You need to understand the INTENT of people searching for a term or phrase, so you can best position the right TYPE of content to align with that intent, and to compete in search results.

If you do a simple Google result, and you get a SERP that has these type of filter elements built into the search results, then you should understand that term or phrase is heavily aligned with eCommerce purchases and so building a 4,000 word essay for that term would be misguided. 

You might have a query like “car charger”, where a product that charges a car battery is in the same search result as a charger for devices inside the car. 

The organic results may products to charge in their car, but there’s also results for people who need a product to charge their car.

Sometimes you get new trends or subjects that can displace or confuse particular terms and phrases. 

Revisit Keywords & Content With The Customer’s INTENT In Mind

Here’s how to apply what you find after reviewing Google SERPs and talking to real humans about your product and services. Review your discovered keywords and start to sort, group, categorize and notate

  • Add a column and add a number representing “Likelihood to buy”
    • I use a scale of 1-6
      • 6 is they have a credit card/cash in hand
      • 5 Common topics or questions that usually lead to a sale, and solidly relevant to your specific product or service
      • 4 General topics of interest to your target audience, not neccesarily about your product or service specifically though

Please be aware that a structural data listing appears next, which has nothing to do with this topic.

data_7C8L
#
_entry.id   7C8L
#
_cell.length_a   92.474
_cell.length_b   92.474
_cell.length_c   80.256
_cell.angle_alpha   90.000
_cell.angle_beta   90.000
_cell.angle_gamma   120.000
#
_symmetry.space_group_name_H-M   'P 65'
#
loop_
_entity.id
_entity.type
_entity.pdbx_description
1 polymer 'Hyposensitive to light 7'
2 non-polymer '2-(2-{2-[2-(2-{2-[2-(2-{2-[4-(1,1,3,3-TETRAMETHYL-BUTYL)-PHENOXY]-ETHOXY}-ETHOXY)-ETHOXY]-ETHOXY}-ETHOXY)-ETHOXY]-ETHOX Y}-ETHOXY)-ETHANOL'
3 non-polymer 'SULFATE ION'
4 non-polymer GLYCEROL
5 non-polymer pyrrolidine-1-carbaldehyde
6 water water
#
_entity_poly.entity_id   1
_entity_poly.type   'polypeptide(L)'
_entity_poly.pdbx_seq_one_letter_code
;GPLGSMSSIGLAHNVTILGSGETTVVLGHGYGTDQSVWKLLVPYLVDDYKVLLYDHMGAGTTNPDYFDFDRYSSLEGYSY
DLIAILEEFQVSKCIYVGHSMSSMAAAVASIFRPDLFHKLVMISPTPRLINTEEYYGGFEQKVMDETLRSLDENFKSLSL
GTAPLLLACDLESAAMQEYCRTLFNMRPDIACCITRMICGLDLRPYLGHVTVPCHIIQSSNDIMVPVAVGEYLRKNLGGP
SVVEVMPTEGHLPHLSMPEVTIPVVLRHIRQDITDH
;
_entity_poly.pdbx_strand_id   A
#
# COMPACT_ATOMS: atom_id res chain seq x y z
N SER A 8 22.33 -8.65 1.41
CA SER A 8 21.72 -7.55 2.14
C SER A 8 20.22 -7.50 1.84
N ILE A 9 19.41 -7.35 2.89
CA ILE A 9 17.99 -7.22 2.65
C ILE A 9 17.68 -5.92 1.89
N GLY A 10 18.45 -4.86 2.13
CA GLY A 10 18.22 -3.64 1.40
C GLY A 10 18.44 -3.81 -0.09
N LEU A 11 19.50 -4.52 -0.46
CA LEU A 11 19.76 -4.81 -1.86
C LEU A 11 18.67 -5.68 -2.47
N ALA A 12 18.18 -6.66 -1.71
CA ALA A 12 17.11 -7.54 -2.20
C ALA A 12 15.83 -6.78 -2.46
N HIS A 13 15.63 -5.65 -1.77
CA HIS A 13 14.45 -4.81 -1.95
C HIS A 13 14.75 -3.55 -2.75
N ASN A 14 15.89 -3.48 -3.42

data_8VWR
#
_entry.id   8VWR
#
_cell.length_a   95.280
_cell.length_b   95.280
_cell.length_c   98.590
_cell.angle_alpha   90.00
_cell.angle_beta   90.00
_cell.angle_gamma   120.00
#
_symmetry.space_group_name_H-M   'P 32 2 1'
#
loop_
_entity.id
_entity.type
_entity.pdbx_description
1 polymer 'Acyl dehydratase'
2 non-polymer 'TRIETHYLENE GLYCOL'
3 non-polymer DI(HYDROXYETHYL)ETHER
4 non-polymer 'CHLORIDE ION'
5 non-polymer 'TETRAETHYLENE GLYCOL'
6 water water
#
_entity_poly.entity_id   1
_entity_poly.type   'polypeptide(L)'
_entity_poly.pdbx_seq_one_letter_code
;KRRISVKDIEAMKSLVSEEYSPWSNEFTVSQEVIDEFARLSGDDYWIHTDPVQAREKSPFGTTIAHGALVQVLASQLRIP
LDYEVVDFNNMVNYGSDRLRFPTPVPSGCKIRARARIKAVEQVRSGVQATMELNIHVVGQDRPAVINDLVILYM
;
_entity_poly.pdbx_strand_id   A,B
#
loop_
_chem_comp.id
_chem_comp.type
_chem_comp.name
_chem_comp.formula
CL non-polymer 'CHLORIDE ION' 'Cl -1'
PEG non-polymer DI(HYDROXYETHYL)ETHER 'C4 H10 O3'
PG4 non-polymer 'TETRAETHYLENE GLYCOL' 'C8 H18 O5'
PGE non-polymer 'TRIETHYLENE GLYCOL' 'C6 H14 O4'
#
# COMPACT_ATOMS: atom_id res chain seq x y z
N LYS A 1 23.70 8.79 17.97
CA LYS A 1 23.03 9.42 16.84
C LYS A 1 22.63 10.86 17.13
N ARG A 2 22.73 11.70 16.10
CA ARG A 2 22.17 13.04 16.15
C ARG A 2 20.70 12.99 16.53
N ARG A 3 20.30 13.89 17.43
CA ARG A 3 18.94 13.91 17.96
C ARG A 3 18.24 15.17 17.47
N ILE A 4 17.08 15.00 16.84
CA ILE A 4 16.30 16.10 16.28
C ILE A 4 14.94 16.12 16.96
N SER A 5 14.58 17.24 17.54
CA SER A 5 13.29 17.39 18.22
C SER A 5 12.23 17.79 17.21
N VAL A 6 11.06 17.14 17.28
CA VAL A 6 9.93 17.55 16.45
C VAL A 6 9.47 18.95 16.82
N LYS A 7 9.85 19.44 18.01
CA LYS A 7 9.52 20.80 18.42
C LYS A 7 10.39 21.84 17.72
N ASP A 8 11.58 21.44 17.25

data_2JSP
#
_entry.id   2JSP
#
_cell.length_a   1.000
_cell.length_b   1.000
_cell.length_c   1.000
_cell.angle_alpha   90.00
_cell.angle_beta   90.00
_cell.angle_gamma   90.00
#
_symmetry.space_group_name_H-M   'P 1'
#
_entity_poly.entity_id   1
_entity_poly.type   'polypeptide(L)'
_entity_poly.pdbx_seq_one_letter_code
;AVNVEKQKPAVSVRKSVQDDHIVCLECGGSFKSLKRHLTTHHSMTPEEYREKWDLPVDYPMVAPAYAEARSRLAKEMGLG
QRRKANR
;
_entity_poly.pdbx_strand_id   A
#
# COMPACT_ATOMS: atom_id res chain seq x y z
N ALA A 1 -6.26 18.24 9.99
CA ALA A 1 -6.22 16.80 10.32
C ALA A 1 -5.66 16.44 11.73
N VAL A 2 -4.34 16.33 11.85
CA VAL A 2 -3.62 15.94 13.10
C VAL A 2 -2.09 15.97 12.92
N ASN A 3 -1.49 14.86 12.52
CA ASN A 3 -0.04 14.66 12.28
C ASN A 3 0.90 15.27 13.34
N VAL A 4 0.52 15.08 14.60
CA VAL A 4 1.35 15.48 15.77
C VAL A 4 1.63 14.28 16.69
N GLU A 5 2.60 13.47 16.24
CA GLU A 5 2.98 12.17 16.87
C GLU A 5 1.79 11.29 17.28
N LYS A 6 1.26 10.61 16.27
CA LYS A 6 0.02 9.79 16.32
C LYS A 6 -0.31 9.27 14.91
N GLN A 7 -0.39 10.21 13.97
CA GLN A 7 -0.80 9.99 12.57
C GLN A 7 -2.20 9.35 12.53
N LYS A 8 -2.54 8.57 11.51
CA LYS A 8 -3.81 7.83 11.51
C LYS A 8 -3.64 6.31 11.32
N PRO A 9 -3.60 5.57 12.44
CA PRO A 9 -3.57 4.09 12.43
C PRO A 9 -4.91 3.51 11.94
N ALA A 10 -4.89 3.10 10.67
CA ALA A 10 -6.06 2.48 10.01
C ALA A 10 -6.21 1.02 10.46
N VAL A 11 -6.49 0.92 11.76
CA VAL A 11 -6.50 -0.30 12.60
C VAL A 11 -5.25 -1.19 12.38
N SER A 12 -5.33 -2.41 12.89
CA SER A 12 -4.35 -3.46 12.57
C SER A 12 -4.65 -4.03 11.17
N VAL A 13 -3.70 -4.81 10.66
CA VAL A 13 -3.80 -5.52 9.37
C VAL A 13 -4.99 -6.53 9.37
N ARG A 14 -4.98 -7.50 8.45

• Topical content that mismatches and is disconnected entirely with your product or service and audience.
      • 2 Competitor specific terms, products, brand names, entities
      • 1 Mismatch, Mispellings, alternate intent, non-sequitors, negative or “no-Go” phrases/concepts, not legally permissible
  • Add a column and identify if the keyword is good for service pages or topical content
  • Add a column & make a group for distinct intents, notes about weirdness in SERPS or relevant concepts
  • Add a column for what content type or approach would make sense: Video, podcast, article, guide, masterclass, tutorial, roundup, interview, data-centric, etc.
Categories: SEOSEO News

Jeremy Rivera

Jeremy Rivera started in SEO in 2007, working at Advanced Access a hosting company for Realtors. He came up from the support department, where people kept asking "How do I rank in Google" and found in the process of answering that question an entire career. He became SEO product manager of, went "in-house" at Raven Tools in Nashville in 2013. He then worked at several agencies like Caddis, 2 The Top Design as an SEO manager and then launched a 5 year freelance SEO career. During that time he consulted for large enterprise sites like Smile Direct Club, Dr. Axe, HCA, Logan's Roadhouse and Captain D's while also helping literally hundreds of small business owners get found in search results. He has authored blog posts at Authority Labs, Raven Tools, Wix, Search Engine Land. He has been a speaker at many SEO conferences like Craft Content and been interviewed in numerous SEO focused podcasts.